Icelandic electronic pioneers GusGus whose name is taken from the 1974 German film Ali: Fear Eats the Soul by Rainer Werner Fassbinder - were formed in 1995, during a break in the making of the shortcut "Pleasure". Initially they were a multimedia collective that combined sexually -charged dance music with visual arts and short films made by the group's members.
After a self-released debut album the band were eventually signed to 4AD in the UK, who released their second album, "Polydistortion" and 1999’s "This Is Normal". After remixing the likes of Björk, Sigur Rós, Depeche Mode, Pizzicato 5 and Moloko. GusGus put out their fourth and fifth studio efforts respectively: 2005's "Attention", and their 2007's "Forever".
Several lineup changes have occurred over the years. The filmmaking arm split off to form the production company Celebrator, while some former members such as Hafdís Huld, Emilíana Torrini, Blake, and Daníel Ágúst have gone solo. Their current incarnation consists of three members: President Bongo, Biggi Veira and the aforementioned Daníel Ágúst.
Their latest album is "24/7", which will be released through seminal German techno label Kompakt. Making use of a specially-built analogue module system called Doepfer A-100, the album is a deep, penetrative electronic experience with just five (lengthy) tracks and guest appearances from Jimi Tenor and Aaron Carl.
IMX talk to Biggi Veira, a.k.a. Veiran.
What have y’all been doing since...since, well, Forever?
Basically touring, seeding children, other projects and letting the next album come to us. It always takes time to distance oneself from the process of creating each album. After the making of an album, time is needed to distance oneself from it so that new ideas can emerge independent of the ideas that based the foundation for the last. As with this album the last two were closely connected with an identity that is now part of the past. So a new identity with a sound concept was needed for this album. Both of these emerged from the live set and resulted in the approach that was taken when finishing the album. That is, to record it live, to capture the energy and sparks that live performance triggers instead of traditional method of mouse-movement and staring at a computer monitor.
Who was involved in the making of the record, aside from you core trio?
Veiran: No-one basically. Apart from Jimi Tenor's vocals on "Take me Baby" and Aaron Carl's writing of "Hateful".
The record sounds pretty damn electronic, even more than usual; are there any/many instruments going on in there?
All our albums have been pretty damn electronic, but this one might be the most "naked" one. To some it might be "dark" but to others "deep". But it is true that on this album the Doepfer is let loose to the full.
This Doepfer A-100 –the beast responsible for generating all those giant synths and basslines - did you really get it made especially?
The Doepfer is basically a good sounding modular synth collection that I have come to love. When I was assembling the Doepfer that’s part of the live set, one simple module was needed that was then not apart of the Doepfer family. I met with the Doepfer gang in Munchen Germany and explained the design for this module to Dieter Döpfer himself and from that discussion they designed the A-134-2 and sent me the prototype.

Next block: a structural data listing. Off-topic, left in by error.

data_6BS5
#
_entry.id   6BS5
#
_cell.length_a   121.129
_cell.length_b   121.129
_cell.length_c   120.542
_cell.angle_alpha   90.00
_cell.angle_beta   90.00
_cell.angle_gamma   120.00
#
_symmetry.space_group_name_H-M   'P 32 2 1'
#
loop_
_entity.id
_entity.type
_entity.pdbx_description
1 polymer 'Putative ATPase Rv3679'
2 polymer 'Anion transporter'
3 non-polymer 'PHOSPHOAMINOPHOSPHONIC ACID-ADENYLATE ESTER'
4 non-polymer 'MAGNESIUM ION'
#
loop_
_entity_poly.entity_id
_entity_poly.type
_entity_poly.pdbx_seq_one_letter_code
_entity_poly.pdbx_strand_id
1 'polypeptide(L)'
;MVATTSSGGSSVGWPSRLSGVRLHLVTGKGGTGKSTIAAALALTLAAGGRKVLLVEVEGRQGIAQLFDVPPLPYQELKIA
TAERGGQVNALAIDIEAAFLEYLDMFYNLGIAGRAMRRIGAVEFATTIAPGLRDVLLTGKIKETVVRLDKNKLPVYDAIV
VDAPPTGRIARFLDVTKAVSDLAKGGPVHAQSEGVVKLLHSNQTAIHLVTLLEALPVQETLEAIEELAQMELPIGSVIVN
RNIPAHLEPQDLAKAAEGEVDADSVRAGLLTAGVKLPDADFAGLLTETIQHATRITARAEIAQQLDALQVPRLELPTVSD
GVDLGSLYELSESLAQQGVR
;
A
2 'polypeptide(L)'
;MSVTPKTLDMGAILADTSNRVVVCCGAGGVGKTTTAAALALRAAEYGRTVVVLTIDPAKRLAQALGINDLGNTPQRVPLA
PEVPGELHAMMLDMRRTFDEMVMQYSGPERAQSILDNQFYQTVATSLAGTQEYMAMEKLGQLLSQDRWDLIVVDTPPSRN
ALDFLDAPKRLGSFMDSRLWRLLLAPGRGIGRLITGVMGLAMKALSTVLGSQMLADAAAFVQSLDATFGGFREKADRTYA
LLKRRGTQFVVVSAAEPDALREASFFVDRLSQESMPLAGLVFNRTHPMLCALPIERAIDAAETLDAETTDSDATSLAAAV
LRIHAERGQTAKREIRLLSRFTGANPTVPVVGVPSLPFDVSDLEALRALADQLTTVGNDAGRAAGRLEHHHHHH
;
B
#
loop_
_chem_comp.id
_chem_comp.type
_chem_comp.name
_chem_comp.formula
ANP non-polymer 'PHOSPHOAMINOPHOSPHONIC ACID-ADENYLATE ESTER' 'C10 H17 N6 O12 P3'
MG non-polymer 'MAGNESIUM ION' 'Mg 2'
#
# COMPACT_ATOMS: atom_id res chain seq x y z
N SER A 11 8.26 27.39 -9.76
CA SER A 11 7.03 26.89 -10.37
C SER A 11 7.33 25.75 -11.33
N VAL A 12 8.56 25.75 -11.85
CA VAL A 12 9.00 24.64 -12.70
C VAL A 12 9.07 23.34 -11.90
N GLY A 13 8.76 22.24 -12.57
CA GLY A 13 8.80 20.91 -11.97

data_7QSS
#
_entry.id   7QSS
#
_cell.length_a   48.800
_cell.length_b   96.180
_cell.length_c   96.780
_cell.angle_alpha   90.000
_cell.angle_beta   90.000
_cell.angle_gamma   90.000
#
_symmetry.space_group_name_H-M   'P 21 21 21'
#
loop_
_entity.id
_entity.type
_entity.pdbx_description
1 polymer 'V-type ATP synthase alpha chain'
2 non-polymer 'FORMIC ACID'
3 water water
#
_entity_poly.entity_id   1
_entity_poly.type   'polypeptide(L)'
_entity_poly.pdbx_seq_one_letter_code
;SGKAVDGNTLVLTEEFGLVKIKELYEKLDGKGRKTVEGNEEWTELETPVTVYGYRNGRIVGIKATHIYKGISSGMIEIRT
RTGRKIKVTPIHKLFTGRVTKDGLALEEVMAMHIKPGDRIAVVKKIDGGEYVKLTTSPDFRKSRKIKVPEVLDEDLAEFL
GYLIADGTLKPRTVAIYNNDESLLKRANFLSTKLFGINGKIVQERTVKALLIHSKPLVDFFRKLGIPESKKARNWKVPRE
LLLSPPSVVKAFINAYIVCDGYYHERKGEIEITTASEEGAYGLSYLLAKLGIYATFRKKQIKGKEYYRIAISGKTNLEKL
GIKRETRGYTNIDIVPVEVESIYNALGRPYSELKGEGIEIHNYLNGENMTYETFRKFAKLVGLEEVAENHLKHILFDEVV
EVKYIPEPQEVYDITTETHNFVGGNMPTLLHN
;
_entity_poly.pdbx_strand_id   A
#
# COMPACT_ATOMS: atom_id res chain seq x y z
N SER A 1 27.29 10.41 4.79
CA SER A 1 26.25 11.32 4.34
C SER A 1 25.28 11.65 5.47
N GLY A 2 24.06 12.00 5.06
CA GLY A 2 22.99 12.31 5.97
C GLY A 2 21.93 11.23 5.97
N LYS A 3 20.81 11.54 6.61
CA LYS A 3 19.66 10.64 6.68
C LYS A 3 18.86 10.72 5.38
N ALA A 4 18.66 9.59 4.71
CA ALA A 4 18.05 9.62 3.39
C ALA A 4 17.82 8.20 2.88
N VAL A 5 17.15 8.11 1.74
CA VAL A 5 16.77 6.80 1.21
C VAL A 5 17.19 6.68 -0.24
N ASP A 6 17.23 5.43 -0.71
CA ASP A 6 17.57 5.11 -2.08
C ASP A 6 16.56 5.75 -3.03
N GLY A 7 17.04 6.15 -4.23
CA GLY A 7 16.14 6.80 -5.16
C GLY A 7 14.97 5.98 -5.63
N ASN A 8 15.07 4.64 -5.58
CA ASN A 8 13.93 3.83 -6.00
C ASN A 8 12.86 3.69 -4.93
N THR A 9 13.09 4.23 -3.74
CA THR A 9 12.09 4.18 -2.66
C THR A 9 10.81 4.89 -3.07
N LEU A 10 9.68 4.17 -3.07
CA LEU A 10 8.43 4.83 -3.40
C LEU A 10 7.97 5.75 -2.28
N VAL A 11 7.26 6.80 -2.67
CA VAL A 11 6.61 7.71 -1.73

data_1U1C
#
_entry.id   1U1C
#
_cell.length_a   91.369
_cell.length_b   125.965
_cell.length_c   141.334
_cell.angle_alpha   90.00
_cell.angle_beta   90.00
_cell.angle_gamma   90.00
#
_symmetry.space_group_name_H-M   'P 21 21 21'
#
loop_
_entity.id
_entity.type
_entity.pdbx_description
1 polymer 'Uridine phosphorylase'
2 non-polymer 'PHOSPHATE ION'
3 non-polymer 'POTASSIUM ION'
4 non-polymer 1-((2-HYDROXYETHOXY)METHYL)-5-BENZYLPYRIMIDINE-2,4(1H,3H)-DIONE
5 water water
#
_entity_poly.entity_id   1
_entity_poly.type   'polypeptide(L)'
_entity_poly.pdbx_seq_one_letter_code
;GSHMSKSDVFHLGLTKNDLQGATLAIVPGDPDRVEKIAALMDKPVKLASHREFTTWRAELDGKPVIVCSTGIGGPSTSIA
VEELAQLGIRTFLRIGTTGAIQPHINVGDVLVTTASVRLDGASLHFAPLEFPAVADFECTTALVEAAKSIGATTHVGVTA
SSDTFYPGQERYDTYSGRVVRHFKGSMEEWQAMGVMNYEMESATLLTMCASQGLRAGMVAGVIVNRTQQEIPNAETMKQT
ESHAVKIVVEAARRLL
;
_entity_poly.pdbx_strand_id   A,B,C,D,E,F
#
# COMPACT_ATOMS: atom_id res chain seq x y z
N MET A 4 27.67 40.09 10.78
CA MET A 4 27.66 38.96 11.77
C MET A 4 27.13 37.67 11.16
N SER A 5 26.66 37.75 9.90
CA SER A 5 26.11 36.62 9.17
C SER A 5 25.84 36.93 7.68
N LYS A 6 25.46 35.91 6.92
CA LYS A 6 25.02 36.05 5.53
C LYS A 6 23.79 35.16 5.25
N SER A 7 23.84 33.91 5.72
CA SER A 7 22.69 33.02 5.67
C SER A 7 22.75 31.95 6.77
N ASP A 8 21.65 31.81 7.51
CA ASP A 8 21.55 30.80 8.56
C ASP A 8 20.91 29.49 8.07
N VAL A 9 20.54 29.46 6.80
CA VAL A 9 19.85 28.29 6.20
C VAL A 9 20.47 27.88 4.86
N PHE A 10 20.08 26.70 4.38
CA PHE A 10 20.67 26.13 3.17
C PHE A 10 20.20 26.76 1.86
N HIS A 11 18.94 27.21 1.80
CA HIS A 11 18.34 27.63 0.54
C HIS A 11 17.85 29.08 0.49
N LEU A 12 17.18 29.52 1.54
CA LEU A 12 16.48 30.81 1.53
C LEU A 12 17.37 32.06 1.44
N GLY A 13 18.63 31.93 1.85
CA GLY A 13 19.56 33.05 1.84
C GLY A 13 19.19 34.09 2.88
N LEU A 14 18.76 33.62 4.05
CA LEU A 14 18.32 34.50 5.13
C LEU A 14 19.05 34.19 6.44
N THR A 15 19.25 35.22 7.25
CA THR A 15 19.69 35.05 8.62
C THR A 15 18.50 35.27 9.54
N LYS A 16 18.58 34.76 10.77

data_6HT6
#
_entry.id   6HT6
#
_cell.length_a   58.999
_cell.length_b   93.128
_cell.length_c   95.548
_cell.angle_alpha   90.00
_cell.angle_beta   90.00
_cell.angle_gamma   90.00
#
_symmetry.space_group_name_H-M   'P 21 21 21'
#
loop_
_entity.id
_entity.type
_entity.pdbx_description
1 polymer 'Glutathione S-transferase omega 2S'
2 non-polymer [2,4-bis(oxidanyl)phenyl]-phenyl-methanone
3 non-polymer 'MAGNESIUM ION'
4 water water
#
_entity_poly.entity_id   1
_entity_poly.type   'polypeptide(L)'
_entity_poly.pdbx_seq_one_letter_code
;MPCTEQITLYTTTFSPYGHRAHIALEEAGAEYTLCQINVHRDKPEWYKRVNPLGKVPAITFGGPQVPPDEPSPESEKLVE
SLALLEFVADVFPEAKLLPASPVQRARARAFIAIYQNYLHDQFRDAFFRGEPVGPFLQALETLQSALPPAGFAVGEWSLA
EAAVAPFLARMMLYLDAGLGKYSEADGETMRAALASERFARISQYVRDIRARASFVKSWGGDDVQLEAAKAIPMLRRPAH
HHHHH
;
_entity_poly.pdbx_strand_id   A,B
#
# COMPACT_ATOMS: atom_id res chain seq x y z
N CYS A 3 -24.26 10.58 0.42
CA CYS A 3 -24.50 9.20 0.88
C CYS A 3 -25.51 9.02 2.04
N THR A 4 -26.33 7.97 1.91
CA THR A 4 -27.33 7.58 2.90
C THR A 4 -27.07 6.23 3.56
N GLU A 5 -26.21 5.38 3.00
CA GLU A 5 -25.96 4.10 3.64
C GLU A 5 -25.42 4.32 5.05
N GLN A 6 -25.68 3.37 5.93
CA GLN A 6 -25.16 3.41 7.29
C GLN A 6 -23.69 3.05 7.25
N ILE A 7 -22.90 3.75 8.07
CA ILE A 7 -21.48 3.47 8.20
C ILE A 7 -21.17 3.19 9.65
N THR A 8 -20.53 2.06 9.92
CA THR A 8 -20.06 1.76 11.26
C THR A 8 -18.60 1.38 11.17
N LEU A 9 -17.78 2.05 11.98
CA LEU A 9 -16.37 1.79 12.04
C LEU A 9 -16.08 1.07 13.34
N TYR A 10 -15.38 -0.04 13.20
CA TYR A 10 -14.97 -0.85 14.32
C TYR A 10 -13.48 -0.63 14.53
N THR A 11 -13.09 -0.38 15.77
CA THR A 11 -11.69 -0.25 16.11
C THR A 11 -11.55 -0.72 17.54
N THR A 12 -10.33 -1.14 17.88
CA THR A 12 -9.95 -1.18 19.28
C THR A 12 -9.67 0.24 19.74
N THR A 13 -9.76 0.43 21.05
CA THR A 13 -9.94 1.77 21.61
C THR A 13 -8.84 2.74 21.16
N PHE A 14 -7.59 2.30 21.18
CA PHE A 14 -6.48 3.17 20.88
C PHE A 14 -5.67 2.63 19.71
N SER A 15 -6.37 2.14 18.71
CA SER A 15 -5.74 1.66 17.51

There are only five tracks but they’re pretty long – what are the reasons for this approach?
These tracks have a feel that cannot be transmitted within a tight time limit. These tracks, like the concept behind them, need a lot of breathing space. The message is also simple so not many tracks were needed to transcribe it.
The lengthy tracks, the synth-heavy sounds and deep, electronica - it all sounds like a throwback to Giorgio Moroder…
To me the influence is from reggae dub and minimal techno. As always gay disco and industrial influences are blended in. The reason for this approach is from the live set. We had all the tracks within the live set before we had a clue of how they should be arranged and mixed. And on the first gig with the new tracks the path came basically to us as given. The more minimally and dubby we approached the arrangement the more the tracks worked both for us and the audience. Lot of improvisation in sound sculpturing and scaletransferring was also a big part of the tracks.
And how about that title, "24/7"?
It is referring to the underlying concepts and enlightens the question: if life is just an obligation or a job, then for whom?
OK! Where does the track ‘Hateful’ fit into that concept?
Hate mostly arises from lack of self-fulfilment. Each has their own demons and self-enslavement to misunderstood virtues. These result in torn individuals that hate each other’s freedom as they have none.
So "On The Job" is not a sex anthem then…
No it’s a paean to the working man. You have a job and then you die.
How do you think 24/7 compares to previous albums, esp Forever?
Comparing it with the old albums results in the verdict that this album is different. The music production of Gusgus is not to fulfil some external demand but solely to fulfill an internal demand. The internal demand is to explore and make each piece distinct.
You’ll release the record on Kompakt – a wonderful label and very fitting home for this project - how did that happen?
We wished it to happen and it did.
Any touring/live show plans for 2009?
Just a few gigs this summer and a European tour in the fall. There has been talk of US one as well. We'll just have to see.
Iceland Music Export (IMX)
"Moss" Live @ Icelandic Music Awards 2009